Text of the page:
letters from bruisey | mental toughness

{Our own Bruisey Ricardo with a stellar lateral block!}

Bruisey just posted this letter to our team. I love it SO much that I decided it needed to be shared here too for all of derbydom to read and be inspired by.

Hello, ladies of CFDD! This is the longest post ever, but my derby wheels have been turning since last night’s “Workout Wednesday with Pushie!” I had Fresh Meat in mind while type-vomiting this, but it’s really for anyone. It’s cheesy, but I think it makes sense.

Lately, I’ve been thinking about the “mental toughness” required in Derbyland. And not just in Derbyland – but in any sort of physically demanding activity we put our bodies through. Any sport, any outside training, etc. What spawned these thoughts were my own mental and physical reactions, and then I started questioning them: Why do I keep going even though I want to stop? What am I doing to push myself? What’s going on in my spastic mind that just works? And then a fellow derby girl that I follow on tumblr posted something:

Mental Toughness
After a particularly rough patch last season I started getting really interested in Sports Psychology. I read a bunch of books, researched online, and participated in an awesome Bonnie D. Stroir off skates lecture.

It really floored me how much of athletics relies on your mental state. Especially in derby; a lot of things are happening at once, minor and major penalty calls, switching from offence to defence. etc. Even with just training and perform at you athletic best. All of these things require mental toughness.

I don’t know where I would be right now if I hadn’t read those books. It was a huge lightbulb moment for me and I have already improved greatly this season.

To stay mentally tough I work on: positive visualization, practice positive self talk, I keep a practice journal to write out my thoughts and feelings after training. Another big thing that keeps me mentally tough is cross training – knowing that I am fit enough to perform the tasks that I need to do.

I always strive to practice as hard as I play and I don’t make excuses.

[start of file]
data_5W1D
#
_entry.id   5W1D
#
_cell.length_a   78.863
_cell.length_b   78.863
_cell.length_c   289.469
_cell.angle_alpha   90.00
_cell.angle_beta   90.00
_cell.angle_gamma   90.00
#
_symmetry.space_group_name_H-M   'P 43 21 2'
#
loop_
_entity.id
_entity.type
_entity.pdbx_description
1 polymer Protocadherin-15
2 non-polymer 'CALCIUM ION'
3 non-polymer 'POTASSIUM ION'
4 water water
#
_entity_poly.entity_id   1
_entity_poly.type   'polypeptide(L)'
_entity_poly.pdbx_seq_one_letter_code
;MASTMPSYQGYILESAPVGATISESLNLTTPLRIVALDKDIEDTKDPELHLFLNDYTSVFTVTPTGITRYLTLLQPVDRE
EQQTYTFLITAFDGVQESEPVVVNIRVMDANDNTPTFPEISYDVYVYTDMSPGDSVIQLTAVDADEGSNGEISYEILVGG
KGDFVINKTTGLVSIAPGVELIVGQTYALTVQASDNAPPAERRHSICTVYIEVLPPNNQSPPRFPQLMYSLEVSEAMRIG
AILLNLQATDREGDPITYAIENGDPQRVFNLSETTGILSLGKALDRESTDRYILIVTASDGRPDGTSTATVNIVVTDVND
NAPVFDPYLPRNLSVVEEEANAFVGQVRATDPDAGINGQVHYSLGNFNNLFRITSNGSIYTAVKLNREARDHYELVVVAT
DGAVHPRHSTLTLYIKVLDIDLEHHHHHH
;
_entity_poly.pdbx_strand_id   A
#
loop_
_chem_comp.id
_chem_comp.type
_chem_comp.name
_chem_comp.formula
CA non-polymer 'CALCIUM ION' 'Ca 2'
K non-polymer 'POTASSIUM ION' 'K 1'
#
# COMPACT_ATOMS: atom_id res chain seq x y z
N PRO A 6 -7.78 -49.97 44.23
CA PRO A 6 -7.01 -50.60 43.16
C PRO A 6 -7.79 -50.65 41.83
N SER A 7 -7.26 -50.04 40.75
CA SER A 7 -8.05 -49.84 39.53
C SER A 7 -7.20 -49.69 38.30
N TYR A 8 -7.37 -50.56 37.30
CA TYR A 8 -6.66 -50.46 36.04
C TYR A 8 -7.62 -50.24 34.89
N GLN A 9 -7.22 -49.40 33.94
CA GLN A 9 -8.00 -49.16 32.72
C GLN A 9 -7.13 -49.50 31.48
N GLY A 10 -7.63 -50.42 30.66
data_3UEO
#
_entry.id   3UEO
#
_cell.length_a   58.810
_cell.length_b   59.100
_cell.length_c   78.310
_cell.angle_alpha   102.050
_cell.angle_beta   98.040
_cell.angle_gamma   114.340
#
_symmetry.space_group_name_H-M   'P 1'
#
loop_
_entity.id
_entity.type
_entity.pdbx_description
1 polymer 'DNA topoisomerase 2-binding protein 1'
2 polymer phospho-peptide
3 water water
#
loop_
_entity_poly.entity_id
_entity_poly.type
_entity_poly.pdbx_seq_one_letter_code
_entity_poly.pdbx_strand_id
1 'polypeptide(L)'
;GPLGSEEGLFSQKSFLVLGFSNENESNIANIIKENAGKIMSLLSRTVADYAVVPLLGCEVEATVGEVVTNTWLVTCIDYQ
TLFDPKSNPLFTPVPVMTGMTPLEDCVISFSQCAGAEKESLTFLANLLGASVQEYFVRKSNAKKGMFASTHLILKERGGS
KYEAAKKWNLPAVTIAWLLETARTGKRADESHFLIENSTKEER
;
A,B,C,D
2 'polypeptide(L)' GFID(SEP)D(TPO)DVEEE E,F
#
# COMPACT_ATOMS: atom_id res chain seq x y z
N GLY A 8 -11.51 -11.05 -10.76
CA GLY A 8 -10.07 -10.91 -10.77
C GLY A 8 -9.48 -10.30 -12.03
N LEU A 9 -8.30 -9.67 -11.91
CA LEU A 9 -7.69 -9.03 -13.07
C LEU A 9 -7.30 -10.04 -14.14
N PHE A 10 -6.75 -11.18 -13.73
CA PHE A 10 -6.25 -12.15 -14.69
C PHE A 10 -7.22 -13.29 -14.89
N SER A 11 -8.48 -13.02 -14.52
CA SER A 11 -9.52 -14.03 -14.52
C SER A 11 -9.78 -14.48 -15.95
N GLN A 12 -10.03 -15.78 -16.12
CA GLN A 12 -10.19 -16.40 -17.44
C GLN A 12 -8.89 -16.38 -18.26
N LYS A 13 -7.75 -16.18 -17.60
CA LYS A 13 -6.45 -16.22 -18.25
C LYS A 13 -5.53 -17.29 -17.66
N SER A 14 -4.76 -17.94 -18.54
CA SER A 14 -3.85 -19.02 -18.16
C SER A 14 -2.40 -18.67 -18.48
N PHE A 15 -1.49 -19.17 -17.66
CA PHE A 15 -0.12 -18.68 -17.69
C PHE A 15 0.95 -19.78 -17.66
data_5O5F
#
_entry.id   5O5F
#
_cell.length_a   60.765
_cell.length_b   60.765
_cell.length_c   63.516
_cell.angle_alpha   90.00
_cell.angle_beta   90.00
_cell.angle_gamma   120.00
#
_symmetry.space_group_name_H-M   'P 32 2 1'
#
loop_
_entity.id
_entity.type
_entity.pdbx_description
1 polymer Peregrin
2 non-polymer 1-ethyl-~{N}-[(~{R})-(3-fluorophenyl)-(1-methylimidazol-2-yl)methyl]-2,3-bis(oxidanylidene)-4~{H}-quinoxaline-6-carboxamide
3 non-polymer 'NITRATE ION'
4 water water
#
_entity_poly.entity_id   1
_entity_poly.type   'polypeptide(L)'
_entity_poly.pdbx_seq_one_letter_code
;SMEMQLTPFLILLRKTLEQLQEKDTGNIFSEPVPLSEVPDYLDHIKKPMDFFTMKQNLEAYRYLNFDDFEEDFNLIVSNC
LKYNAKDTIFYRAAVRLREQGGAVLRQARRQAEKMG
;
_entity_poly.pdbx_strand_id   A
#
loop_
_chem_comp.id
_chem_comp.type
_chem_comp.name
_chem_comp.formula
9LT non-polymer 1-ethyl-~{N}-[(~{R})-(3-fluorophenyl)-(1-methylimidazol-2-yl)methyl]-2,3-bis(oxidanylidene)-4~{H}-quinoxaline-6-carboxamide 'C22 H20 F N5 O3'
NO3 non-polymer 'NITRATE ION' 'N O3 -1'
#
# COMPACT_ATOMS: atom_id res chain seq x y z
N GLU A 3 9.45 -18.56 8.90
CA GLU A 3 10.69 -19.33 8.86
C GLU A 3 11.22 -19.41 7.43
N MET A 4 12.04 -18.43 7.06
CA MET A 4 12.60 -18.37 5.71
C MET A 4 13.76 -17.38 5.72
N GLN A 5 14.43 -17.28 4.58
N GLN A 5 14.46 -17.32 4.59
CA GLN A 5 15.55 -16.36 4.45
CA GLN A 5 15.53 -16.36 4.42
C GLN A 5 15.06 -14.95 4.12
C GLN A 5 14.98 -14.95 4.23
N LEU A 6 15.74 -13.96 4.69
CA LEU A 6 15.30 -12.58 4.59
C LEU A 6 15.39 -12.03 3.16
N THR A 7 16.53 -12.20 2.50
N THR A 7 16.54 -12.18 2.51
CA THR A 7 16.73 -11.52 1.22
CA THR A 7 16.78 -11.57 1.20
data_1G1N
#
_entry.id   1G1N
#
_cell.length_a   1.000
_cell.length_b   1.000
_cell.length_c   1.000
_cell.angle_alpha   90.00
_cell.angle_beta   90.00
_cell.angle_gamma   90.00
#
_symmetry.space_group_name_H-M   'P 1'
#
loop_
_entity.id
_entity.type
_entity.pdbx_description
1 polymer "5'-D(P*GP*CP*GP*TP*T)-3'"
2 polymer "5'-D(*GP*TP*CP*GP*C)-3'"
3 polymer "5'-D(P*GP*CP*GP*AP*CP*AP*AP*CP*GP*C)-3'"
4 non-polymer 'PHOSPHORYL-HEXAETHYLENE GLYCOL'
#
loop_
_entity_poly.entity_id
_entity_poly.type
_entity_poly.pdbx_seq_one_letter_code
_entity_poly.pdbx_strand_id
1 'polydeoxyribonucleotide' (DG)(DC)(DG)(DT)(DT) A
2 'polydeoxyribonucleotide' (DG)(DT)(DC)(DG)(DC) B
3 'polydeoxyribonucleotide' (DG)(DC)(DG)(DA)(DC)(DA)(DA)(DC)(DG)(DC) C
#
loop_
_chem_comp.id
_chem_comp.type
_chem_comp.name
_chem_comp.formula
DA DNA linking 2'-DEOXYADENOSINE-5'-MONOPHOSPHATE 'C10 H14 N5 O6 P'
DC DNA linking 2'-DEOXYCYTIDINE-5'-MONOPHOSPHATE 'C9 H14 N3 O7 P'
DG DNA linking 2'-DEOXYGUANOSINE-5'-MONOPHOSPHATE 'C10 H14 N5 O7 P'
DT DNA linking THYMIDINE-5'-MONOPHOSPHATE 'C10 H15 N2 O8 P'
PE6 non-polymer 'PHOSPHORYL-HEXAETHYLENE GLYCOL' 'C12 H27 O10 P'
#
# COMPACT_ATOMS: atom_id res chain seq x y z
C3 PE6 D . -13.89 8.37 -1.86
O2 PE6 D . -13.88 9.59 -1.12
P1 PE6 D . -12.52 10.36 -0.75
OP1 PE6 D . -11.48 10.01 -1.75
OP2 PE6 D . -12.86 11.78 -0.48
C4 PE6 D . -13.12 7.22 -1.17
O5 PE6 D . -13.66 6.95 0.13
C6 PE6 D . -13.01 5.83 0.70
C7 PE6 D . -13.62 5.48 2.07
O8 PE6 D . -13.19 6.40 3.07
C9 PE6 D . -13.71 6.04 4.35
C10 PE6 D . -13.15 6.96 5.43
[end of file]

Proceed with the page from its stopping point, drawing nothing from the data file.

If you are interested in some Sports Psychology books I reccomend:

Mind Gym: An Athlete’s Guide to Inner Excellence by Gary Mack
In Pursuit of Excellence: How to Win in Sport and Life through Mental Training by Terry Orlick


I’ll be honest: I’m probably not going to read those books. I don’t have the patience for that sort of literature. BUT!

Positive visualization: SEE where you want to be, what you want to do, how you’ll get there. Don’t look at the things you’re not good at as failures – look at them as things you need to improve on. Make that your GOAL at every practice. Make small, short-term goals to work toward an ultimate goal. Don’t set yourself up for failure with unattainable goals: BABY STEPS!

Positive self-talk: I’ve heard girls mumbling all sorts of things under their breath at practice. Even if it’s just a silly phrase that makes you laugh and remember that derby is supposed to be FUN. Or a phrase that reminds you of your ultimate goal. Or something as dumb as mine: “BRUZY HOTROD BRUZY HOTROD BRUZY HOTROD!” (Thanks, OCDiva!) Don’t be so hard on yourselves. Negativity gets you nowhere.

Keep a practice journal: Write your goals down and update after practice or outside training. Create a blog specifically for recording your progress. Putting anything in writing makes it so much harder to back out of, especially if you have readers. Share it with your derby wife or big sister to help keep you motivated.

Use your derby wife and/or big sister: They’re there for you and you should be there for them too. Sometimes it just takes a word or two of advice or encouragement to tweak and perfect a skill you’re struggling with.

You’re going to fail, fall, bust your ass, get laid out, score ZERO points, go to the penalty box, piss your teammates off, get pissed off at your teammates, get yelled at, and probably cry at some point. Stay positive, don’t lose focus of your goals, and keep digging those wheels in to the floor. Eventually, you’ll skate fast, hit hard, lay some bitches out, score grand slams, still go to the penalty box (it happens!), and love your teammates more and more with every win or loss. STAY POSITIVE, work hard, and stay mentally tough by knowing what you’re capable of and knowing how to get to where you need to be to do things you need to do.

That’s been my day, in a nutshell. I think I need another hobby.


There you have it. Don’t you feel just so warm and fuzzy and POSITIVE right now? Thanks Bruisey for sharing the love! See you on the track sister!

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